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New Survey on Civic Knowledge Finds One-Third of Respondents Cannot Name All Three Branches of Government

New Survey on Civic Knowledge Finds One-Third of Respondents Cannot Name All Three Branches of Government

A new survey conducted by the Annenberg Public Policy Center of the University of Pennsylvania indicates that American’s general knowledge of civic history is declining.

Out of all survey respondents, one-third could not name any branches of the American government while only a quarter could name them all.

The survey is being released ahead of Constitution Day (Sept. 17) as part of the center’s mission to improve civic education throughout the country.

According to the researchers, the responses indicate a statistically significant decline in Americans’ knowledge of civic history.

“Lack of basic civics knowledge is worrisome and an argument for an increased focus on civics education in the schools,” said Kathleen Hall Jamieson, director of the Annenberg Public Policy Center in a statement.

Related surveys from recent years have revealed similar results.

One such survey found that 50 percent of U.S. citizens do not know the number of U.S. senators, a finding that led many civic education advocates to revamp efforts to pursue change.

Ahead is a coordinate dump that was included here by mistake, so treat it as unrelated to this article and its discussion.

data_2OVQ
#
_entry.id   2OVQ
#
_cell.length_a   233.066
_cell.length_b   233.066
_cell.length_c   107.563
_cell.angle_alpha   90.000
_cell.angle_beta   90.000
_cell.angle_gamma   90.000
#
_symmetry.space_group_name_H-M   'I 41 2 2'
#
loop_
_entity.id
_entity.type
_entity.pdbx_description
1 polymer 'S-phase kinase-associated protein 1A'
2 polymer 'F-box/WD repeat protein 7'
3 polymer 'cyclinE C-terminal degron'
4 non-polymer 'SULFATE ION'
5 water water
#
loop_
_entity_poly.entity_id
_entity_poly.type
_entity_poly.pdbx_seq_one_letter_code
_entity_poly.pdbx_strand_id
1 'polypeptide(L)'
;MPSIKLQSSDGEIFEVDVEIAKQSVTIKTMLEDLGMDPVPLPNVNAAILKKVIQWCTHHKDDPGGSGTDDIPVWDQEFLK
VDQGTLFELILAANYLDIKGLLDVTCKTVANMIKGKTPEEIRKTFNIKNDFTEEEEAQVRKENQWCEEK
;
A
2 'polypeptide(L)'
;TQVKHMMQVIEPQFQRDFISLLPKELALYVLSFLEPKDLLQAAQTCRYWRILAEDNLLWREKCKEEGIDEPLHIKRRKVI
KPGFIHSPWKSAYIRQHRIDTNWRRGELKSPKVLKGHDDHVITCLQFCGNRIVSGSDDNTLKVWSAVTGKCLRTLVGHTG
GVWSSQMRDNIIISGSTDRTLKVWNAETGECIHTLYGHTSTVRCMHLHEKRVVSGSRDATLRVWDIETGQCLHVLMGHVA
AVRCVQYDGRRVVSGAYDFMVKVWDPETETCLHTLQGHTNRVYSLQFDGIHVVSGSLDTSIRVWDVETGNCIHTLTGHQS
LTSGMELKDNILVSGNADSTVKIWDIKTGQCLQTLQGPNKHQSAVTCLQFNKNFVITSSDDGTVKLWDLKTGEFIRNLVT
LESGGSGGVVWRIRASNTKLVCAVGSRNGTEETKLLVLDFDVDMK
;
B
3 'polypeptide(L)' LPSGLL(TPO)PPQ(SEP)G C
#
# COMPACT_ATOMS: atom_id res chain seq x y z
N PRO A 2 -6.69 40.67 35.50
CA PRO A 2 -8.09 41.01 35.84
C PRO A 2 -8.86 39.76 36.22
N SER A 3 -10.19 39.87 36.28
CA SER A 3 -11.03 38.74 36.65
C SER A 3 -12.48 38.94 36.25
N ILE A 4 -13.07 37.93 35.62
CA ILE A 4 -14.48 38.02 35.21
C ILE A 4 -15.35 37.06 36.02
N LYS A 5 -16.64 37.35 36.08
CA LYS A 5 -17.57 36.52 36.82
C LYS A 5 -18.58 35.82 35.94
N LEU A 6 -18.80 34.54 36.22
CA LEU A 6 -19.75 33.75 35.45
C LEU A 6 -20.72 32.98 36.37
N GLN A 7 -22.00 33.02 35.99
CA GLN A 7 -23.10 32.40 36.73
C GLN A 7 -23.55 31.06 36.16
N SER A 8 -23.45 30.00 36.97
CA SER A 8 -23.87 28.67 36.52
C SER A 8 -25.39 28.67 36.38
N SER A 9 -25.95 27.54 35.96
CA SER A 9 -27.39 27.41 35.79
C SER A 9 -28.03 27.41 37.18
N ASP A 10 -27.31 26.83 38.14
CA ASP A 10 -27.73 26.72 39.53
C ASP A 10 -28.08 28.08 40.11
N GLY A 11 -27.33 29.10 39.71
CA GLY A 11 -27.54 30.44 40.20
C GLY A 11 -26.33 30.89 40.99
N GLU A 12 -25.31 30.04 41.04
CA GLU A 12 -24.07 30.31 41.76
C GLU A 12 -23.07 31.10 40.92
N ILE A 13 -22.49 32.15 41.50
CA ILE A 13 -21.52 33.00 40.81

Advocates argue that these findings are indicative of a need for the country to give civic education a re-boot on a national level, with some calling for the inclusion of citizenship into college and career readiness standards as the "third c."

In 2014, the now-late U.S. Supreme Court Justice Antonin Scalia lamented the state of civic education in the U.S. Unhappy with how little U.S. students are being taught about U.S. history, he said:

"I don't think we can be too cocky about America always being America. It's going to change unless the people have the same determination to preserve liberty that the framers had.”

The commissioner of the latest report, the Annenberg Public Policy Center, is actively trying to provide Americans with improved access to civic education resources where K-12 classrooms are lacking.

The center is a partner of the Civics Renewal Network (CRN), which provides free, high-quality educational materials online at


Related Resources:

Read more about the study here.

Nicole Gorman, Senior Education World Contributor


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